On March 17, Gov. Phil Murphy announced a bill in partnership with the Legislature to offer more than $102 million in additional funding to school districts that would see a reduction in school aid under the governor’s proposed fiscal year 2024 budget as a result of S-2.
The bill, S-3732, appears to be on the fast track to final passage, as it was posted for consideration by the Senate Budget and Appropriations Committee on Monday morning and approved by the full Senate later in the afternoon. The legislation now heads to the General Assembly where its lower house counterpart, A-5328, will be heard by the Assembly Appropriations Committee on March 23. Expectations are that it will clear the Legislature when the Assembly holds a voting session March 30.
According to a news release from the governor’s office, the bill allows school districts that would see a reduction in school aid to request an additional amount of aid equal to 66% of the difference between the amount they received in the 2022-2023 school year and the amount of aid currently proposed for the 2023-2024 school year. The bill provides that, to receive the supplemental aid, the district would be required to submit to the New Jersey Department of Education “a written plan explaining how the district will allocate these funds and how the district will fund operations in future school years in which the district does not receive” the supplemental aid. The news release also states that “[a]ll eligible districts that submit a request to the commissioner of education will receive this additional funding” with submission of that written plan.
The bill notes that the supplementary aid is an “additional one-time only amount.” As per the bill, $102,784,455 from the Property Tax Relief Fund will go to the Department of Education to effectuate the provisions of the bill. A total of 161 districts are eligible to receive a share of the additional aid.
Jonathan Pushman, director of governmental relations at the New Jersey School Boards Association, expressed the Association’s support for the legislation, which was introduced by Senate Education Chair Vin Gopal, Sen. Andrew Zwicker, and Assemblyman Roy Freiman, when he testified on the bill in committee on March 20. He urged swift approval of the bill to mitigate any adverse impact the aid reductions would have on students and to ensure districts are able to incorporate their revised aid figures into the budgets currently under development.
Pushman noted that school districts face significant inflationary pressures and skyrocketing costs on transportation, special education and health insurance. He added that districts are still striving to support mental health initiatives and learning recovery efforts in the aftermath of the COVID-19 pandemic. “These cuts would have been very painful and quite frankly impossible to absorb,” he said.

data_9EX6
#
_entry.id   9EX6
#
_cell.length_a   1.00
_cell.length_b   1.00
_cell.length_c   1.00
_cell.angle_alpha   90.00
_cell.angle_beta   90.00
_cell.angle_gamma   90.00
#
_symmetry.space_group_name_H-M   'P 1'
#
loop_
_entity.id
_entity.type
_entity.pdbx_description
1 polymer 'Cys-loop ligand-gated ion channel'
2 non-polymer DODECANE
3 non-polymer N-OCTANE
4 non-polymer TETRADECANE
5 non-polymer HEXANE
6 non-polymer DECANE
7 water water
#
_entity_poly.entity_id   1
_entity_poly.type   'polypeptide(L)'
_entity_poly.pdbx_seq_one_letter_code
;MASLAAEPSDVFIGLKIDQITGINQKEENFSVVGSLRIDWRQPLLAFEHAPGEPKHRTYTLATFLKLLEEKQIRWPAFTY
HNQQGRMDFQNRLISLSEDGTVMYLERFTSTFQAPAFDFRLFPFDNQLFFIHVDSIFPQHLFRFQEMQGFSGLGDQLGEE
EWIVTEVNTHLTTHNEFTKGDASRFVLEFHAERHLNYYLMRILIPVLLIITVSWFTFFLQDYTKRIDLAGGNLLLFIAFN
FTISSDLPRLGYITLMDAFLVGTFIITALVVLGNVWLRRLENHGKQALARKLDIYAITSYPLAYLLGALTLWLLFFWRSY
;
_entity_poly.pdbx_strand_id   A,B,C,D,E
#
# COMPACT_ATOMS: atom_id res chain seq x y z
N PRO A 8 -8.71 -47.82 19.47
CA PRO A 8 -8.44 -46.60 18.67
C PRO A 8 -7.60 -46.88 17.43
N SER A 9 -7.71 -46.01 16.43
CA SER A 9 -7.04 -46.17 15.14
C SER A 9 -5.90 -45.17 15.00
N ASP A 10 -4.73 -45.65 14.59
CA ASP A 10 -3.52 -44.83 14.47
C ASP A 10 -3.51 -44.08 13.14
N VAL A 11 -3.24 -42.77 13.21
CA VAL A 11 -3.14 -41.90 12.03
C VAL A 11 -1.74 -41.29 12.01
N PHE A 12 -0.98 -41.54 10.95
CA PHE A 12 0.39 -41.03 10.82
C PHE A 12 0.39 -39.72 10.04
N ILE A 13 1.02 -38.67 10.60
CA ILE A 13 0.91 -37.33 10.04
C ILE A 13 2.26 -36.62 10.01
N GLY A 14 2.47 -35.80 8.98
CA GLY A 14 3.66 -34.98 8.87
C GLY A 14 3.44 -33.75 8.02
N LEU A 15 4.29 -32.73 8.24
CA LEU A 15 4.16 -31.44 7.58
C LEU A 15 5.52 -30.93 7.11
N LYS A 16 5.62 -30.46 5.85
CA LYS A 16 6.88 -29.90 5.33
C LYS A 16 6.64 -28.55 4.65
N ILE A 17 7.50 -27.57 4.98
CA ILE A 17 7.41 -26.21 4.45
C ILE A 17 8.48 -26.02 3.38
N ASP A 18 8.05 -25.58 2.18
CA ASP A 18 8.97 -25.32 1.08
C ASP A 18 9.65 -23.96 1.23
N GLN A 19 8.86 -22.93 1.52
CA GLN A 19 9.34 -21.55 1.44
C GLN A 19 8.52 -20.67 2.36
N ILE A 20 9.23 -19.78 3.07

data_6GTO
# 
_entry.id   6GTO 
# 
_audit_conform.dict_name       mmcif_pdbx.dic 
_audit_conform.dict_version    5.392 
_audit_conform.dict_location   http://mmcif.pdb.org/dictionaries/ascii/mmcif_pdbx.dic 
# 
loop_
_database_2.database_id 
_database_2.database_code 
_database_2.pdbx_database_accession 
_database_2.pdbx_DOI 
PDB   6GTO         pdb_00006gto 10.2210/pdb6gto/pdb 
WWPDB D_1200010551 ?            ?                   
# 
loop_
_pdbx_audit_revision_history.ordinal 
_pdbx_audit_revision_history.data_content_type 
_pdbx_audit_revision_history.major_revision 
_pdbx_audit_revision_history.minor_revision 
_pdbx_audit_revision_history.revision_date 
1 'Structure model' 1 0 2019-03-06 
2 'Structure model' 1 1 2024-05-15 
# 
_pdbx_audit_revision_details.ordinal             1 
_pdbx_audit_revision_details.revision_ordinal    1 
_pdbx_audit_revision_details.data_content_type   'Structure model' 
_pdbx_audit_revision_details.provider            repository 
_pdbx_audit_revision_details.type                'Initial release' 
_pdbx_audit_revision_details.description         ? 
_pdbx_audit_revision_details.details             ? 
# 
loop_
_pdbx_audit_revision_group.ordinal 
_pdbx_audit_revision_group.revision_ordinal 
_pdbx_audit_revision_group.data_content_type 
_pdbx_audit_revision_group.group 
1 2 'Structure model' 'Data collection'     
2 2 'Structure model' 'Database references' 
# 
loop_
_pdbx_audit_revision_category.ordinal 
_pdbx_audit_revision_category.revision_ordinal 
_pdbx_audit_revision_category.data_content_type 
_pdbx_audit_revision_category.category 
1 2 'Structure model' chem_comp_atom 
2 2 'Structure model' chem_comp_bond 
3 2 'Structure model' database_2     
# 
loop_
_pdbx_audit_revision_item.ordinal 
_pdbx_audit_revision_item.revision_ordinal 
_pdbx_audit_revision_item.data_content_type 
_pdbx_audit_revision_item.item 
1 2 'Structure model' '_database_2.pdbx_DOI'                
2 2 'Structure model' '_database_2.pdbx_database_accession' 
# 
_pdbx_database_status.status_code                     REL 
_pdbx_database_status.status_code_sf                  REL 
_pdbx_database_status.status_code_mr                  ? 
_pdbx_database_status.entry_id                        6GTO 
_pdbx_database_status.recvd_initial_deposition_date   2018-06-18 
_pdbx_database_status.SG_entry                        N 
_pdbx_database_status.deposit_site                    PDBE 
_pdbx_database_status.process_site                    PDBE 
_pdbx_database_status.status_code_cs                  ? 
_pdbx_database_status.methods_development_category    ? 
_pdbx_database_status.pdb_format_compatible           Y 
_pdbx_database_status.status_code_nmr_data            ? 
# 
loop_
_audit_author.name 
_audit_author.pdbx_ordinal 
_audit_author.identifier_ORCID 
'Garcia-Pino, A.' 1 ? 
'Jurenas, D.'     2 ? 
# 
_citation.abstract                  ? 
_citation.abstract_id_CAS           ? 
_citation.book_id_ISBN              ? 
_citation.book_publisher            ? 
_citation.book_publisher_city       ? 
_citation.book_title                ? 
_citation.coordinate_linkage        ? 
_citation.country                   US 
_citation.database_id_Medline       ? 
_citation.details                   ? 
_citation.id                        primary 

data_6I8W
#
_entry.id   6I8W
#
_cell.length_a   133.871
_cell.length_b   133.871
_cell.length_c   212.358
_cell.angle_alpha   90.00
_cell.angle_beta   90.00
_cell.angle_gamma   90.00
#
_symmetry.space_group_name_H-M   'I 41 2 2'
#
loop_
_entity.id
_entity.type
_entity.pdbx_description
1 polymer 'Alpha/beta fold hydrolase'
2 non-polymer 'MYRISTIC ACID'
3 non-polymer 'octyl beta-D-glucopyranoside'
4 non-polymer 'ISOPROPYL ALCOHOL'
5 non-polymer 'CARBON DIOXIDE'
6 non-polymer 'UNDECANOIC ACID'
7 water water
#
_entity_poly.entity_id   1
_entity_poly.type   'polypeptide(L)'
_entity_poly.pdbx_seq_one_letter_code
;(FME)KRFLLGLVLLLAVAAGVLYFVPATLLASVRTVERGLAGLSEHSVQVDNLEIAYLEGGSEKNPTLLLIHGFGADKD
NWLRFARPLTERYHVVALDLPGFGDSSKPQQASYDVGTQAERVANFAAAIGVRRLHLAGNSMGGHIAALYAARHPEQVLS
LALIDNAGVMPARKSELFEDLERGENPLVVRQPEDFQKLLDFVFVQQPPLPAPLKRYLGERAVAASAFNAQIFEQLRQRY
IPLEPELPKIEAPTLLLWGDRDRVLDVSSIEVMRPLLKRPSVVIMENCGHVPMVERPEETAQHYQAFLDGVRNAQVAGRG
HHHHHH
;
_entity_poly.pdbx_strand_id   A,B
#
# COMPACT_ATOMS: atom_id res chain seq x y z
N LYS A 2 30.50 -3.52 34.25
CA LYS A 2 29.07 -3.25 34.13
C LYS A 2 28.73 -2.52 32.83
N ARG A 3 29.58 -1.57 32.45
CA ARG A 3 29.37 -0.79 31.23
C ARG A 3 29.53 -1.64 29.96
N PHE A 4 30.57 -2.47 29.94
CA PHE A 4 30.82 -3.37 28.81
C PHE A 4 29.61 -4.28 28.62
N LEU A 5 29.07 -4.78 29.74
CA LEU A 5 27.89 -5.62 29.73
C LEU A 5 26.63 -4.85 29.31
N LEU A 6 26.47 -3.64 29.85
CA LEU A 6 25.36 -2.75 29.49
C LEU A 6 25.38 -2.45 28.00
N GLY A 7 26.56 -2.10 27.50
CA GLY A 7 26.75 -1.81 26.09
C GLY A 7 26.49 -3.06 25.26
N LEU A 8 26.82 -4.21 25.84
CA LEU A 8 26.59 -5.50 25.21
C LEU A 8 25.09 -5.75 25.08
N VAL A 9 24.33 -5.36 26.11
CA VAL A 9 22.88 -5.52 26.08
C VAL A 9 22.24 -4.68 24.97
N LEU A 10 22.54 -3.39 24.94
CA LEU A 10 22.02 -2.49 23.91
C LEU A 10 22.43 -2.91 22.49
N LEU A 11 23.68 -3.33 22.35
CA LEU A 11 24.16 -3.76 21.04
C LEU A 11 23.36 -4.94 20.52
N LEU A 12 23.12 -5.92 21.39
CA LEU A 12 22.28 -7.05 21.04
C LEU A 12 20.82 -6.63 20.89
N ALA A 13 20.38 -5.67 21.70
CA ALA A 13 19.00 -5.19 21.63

He also highlighted that the challenges posed by these cuts are often exacerbated by a hard 2% property tax levy cap, impeding some districts’ abilities to raise the local fair share envisioned by the School Funding Reform Act. NJSBA has long advocated for relief from the cap to allow districts, particularly those experiencing aid reductions, to help them maintain critical staff, programs and services.
The bill was approved with unanimous, bipartisan support in committee and when voted upon by the full Senate.
Dr. Timothy Purnell, executive director and CEO of the NJSBA, said the Association appreciates the hard work of the Legislature and the governor in providing additional aid to districts. “However, we hope this is the beginning of a larger conversation about how we can better support these school districts,” he said. “When such cuts are combined with the 2% property tax levy cap, districts facing funding reductions and tight budget development timelines often face considerable difficulty transitioning to new aid amounts in a way that ensures continuity of high-quality education programs for all students. This legislation is a great first step, but more needs to be done to provide school districts the tools and resources they need to advance the achievement of all students.”
The governor said his administration remains committed to providing New Jersey students with a world-class education. “As we work towards ensuring equitable access to the high-quality education every student deserves, this supplemental funding will support districts in adjusting to changes in aid under our state’s school funding formula,” he said. “I thank our legislative partners for their collaboration in reaching this agreement on behalf of educators, students, and their communities in the upcoming school year.”
Dr. Angelica Allen-McMillan, acting commissioner of education, thanked the governor for being consistently responsive to situations of each New Jersey local educational agency. “As we continue to navigate the impact of our school funding structure, and in light of unique circumstances, the over $100 million in supplemental funding will provide an additional layer of stability this year and continues to demonstrate the administration’s responsiveness to every New Jersey student,” she said.
Read the full news release for more details.